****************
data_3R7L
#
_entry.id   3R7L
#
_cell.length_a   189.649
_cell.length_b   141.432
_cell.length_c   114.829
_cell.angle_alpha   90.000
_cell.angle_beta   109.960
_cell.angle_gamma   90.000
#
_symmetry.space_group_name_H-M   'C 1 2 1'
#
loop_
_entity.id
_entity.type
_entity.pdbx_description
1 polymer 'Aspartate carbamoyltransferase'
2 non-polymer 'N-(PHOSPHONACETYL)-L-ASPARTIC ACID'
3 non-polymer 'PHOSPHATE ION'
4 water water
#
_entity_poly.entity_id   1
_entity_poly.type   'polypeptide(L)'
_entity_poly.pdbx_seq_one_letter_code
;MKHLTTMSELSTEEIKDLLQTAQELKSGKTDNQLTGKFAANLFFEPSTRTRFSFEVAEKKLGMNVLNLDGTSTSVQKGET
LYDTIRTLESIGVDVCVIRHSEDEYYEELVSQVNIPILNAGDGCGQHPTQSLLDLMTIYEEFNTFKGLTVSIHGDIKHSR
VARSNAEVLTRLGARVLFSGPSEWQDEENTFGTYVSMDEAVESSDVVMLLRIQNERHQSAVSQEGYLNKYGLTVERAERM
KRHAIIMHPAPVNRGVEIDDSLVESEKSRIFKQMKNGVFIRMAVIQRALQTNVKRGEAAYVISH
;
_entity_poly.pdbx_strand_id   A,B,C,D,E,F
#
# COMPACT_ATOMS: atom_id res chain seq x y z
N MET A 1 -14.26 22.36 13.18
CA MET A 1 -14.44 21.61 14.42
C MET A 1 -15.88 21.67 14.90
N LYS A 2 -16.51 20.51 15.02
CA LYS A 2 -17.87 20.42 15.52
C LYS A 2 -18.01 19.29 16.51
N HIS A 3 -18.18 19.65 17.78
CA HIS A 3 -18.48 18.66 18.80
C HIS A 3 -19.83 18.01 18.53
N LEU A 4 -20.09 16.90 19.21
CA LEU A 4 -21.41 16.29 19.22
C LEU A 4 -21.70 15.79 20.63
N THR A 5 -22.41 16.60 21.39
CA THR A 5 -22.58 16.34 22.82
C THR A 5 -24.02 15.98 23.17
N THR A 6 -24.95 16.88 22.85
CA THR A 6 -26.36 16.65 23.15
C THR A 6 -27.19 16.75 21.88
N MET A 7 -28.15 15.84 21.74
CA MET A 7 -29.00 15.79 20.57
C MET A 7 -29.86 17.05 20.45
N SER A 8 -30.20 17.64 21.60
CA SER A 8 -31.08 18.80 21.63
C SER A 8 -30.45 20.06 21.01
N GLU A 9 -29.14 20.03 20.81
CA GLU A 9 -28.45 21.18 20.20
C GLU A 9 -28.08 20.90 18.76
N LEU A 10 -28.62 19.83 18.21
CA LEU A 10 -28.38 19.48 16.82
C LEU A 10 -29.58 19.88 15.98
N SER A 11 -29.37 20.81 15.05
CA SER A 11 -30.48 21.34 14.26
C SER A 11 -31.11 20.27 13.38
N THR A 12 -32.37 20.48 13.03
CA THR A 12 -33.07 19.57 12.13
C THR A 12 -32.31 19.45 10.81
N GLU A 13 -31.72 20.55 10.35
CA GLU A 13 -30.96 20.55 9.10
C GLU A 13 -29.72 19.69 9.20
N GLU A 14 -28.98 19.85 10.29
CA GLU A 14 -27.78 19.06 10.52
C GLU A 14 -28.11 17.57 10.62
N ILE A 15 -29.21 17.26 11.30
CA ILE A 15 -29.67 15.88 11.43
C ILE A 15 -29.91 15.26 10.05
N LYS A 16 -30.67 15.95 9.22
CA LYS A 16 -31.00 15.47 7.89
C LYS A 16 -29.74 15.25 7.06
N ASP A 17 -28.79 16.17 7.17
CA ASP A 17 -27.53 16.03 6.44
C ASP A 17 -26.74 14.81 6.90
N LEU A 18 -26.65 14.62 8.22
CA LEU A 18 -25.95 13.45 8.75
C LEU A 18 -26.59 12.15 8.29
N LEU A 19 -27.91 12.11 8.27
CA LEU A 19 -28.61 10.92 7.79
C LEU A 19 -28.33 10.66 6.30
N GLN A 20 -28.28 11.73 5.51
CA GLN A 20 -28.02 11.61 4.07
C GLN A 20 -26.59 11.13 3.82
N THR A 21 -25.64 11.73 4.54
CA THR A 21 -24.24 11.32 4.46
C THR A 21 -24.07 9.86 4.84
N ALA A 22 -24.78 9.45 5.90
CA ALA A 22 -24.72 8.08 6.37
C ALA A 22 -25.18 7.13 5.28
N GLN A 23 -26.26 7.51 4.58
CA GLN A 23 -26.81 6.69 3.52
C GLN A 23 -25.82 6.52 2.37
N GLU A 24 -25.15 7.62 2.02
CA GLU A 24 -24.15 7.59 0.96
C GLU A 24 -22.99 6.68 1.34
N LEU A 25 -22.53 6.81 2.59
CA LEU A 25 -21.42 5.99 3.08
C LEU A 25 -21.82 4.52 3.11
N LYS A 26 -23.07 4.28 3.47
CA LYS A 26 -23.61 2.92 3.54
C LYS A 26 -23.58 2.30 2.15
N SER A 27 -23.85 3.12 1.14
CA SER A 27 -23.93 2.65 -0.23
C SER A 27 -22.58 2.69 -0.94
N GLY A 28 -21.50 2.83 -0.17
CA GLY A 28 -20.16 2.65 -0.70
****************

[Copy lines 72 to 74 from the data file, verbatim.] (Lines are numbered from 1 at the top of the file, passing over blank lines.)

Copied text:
C GLU A 13 -29.72 19.69 9.20
N GLU A 14 -28.98 19.85 10.29
CA GLU A 14 -27.78 19.06 10.52